Fair enough. It is still a loss of choice, and the particular choice you favor at that. I can't downplay that and remain intellectually honest. I suppose I've accepted that some restrictions will be necessary, but this particular one will affect you far more than me.


    They offered several alternative bills during the process of writing the ACA and none of them were incorporated. They have offered since then several bills to change ACA to a more open system that doesn't eliminate Catastrophic plans for people over 30, and allows for the kinds of HSAs that existed before the ACA and get no traction.

    Face it, the Democrats passed a sh*t bill that you now challenge the Republicans to fix, and fault them for not fixing it. The problem is that IT WAS A SH*T BILL and shouldn't have been passed in the first place. Putting the onus on Republicans to clean up the Democrats bowel movement is absurd.

    I took a few minutes to google this (for what its worth), and the only thing I found under republican alternatives to obamacare was a whole lot of headlines from sept. 18, 2013 (~2 weeks ago). A proposal from the Republican Study Committee that would replace the ACA with the American Health Care Reform Act. It looks attractive in that it addresses some of the bigger issues most have with obamacare. No mandates, HSA and catastrophic plans allowed, tax deductions (20k for families, 7500 for individuals) for people who buy their own plans (employers get a similar deduction for their employees insurance), insurance over state lines, and probably more. What it doesn't do: coverage for your children until age 26, get rid of pre-existing conditions, anything for the poor who can't afford insurance (ERs still have to treat them though), and probably more. It also would have the government subsidize high risk pools, and no price tag was given. Better? Worse? It looks like the answer to both of those questions is yes. My biggest criticism of the right over this is that ~40 attempts to repeal the ACA were made before this was developed and proposed. This alternative should have been on the table at least a year ago. The best chance republicans have to repeal the ACA is a working, fully developed alternative.

    House conservatives back 'Obamacare' alternative

    House Republicans file, promote an alternative to Obamacare - Washington Times

    No, because what I and many many others want is effectively the abolishment of all of the onerous regulations and fees that the ACA dumped on us and our families. I choose what is good for me and my family, but that isn't the choice necessarily for another person. Essentially what I want is the granular freedom for everyone to do what they believe is best for them and theirs, and all of us, in different ways, are denied that. We need a more granular system, now a menu with four equally sh*tty options.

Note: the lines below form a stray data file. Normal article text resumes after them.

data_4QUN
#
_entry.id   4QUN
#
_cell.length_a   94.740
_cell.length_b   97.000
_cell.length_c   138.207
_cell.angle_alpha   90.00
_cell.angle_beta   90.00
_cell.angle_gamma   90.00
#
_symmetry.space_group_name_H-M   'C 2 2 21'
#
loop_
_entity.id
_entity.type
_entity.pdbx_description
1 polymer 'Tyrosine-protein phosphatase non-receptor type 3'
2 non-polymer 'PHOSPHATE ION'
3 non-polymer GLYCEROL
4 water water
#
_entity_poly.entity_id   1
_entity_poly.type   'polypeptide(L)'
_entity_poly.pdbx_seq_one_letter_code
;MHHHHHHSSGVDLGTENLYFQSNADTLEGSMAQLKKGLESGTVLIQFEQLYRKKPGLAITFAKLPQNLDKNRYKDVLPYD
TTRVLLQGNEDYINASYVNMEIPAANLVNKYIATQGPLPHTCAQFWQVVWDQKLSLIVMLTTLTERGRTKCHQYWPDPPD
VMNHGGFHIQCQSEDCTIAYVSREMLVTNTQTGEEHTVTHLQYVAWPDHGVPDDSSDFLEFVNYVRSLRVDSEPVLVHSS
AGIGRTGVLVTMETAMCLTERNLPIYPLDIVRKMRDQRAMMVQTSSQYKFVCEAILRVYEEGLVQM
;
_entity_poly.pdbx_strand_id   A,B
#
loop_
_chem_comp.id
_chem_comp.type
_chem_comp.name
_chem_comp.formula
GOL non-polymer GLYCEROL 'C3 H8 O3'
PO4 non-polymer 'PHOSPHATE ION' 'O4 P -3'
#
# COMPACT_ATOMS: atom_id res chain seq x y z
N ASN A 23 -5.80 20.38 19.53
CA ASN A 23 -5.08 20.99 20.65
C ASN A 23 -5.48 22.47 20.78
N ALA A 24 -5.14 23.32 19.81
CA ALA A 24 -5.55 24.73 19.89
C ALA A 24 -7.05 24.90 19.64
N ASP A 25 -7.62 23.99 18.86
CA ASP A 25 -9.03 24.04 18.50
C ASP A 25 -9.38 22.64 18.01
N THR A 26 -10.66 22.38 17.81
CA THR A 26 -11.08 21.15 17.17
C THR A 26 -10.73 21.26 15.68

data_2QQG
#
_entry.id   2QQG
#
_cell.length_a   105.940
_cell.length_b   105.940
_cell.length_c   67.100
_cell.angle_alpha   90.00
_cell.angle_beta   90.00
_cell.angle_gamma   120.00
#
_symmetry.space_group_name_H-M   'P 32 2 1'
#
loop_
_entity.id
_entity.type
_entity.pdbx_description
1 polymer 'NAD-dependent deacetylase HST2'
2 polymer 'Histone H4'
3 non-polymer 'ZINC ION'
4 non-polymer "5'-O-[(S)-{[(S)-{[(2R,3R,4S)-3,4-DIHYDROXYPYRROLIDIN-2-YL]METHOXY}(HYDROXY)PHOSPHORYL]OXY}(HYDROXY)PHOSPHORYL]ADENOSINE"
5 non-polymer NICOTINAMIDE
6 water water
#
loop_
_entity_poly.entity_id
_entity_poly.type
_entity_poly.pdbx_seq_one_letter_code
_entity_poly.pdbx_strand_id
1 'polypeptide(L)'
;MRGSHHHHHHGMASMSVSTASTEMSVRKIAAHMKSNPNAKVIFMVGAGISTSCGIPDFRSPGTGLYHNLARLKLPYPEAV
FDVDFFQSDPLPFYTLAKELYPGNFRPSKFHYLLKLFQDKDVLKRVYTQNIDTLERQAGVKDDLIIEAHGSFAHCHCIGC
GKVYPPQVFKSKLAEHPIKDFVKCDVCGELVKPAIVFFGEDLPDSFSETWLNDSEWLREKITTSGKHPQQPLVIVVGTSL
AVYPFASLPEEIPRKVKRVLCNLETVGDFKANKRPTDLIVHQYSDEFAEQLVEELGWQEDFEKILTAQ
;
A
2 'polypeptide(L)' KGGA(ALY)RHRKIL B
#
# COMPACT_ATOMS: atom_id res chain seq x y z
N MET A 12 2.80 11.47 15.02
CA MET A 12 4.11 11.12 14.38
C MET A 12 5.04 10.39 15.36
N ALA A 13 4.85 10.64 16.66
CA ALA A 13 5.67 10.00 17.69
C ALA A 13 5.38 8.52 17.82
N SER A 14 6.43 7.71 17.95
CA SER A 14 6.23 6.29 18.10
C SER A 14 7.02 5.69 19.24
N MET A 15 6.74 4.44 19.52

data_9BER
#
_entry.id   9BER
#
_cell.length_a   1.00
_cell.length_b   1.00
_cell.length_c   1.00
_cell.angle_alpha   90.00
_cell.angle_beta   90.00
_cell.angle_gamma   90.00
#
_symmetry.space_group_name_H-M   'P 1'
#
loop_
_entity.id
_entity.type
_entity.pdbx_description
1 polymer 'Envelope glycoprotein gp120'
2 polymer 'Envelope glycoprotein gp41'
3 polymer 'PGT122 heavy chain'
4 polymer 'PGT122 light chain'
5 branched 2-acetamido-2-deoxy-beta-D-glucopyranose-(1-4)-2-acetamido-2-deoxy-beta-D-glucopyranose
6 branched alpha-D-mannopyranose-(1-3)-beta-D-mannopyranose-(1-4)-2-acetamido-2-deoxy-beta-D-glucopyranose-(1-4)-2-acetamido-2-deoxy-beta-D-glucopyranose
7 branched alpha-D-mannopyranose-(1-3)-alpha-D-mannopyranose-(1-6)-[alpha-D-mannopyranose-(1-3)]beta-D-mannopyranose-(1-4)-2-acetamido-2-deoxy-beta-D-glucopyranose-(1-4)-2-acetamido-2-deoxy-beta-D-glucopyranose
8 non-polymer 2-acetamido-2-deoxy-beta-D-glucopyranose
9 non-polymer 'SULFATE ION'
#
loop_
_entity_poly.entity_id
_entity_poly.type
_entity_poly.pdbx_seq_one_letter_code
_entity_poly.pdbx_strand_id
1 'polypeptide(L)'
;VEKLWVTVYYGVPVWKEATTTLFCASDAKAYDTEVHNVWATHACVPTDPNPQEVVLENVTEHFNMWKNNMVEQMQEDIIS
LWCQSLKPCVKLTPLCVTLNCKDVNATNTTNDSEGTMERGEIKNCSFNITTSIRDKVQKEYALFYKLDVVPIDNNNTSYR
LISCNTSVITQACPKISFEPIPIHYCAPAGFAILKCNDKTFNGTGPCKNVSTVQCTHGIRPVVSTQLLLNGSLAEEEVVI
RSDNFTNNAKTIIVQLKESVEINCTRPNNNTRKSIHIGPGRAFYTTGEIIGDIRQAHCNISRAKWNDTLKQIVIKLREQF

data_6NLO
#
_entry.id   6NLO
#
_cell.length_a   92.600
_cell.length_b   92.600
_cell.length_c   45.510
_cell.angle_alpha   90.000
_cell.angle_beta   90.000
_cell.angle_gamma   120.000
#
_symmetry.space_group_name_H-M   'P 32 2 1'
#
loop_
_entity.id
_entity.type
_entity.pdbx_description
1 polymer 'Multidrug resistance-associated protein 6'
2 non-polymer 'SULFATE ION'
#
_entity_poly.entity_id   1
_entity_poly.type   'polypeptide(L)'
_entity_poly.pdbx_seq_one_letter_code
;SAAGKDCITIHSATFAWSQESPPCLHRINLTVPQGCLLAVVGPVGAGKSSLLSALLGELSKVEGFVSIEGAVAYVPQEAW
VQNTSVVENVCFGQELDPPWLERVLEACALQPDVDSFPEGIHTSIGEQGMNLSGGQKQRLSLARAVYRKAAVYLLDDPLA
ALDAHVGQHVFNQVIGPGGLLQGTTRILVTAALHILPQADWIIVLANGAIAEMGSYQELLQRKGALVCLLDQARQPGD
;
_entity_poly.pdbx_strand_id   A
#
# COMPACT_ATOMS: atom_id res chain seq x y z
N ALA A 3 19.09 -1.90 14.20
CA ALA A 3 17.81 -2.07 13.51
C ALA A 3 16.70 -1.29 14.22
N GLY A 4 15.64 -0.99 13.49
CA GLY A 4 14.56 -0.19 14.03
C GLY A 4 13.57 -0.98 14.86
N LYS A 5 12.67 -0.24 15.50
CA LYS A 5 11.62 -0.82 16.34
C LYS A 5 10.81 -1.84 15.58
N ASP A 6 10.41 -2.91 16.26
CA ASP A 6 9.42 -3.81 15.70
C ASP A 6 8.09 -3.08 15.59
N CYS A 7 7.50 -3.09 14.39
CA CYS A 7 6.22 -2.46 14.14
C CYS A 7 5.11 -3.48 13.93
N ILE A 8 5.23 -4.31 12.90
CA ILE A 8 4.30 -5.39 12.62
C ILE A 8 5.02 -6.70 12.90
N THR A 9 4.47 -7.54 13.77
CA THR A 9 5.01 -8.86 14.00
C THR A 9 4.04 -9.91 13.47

I'm all for ideas, alternatives, and improvements from the right. The fact that the costs the ACA will place on citizens and employers has been exaggerated from day 1 is well established, and to be honest that cost the right much of their credibility on the issue. To get that back I need to see some serious discussion on resolving the actual problem with our healthcare system. Not some new angle they think might have a tiny chance at repealing the ACA, with no thought as to what comes next apart from a deep breath followed by a sigh of relief. Not some grandstanding to show constituents that politicians are representing their shortsighted propagandized opinions.
    Could It Be Semantics Generating This Mess We're In?

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    Re: One man's ObamaCare nightmare

    Quote Originally Posted by Navy Pride View Post
    Ah but there are thousands of stories like that...Be careful what you wish for, you might get it.
    You do realize that this country is populated by more than 300 MILLION people right? Millions, even tens of millions more people are going to have health care when this law is fully implemented, and for most people, including subsidies, it will be reasonably priced.

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    Re: One man's ObamaCare nightmare

    Quote Originally Posted by Crossroads View Post
    You do realize that this country is populated by more than 300 MILLION people right? Millions, even tens of millions more people are going to have health care when this law is fully implemented, and for most people, including subsidies, it will be reasonably priced.
    Yes, yes, of course.... yes... ahh... er...it will ...ahh..be very reasonably priced. Yes, very reasonably priced. And your family will love it. In fact we'll just get the paperwork out of the way and you can drive it home today.

  6. #246
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    Re: One man's ObamaCare nightmare

    Quote Originally Posted by Crossroads View Post
    You do realize that this country is populated by more than 300 MILLION people right? Millions, even tens of millions more people are going to have health care when this law is fully implemented, and for most people, including subsidies, it will be reasonably priced.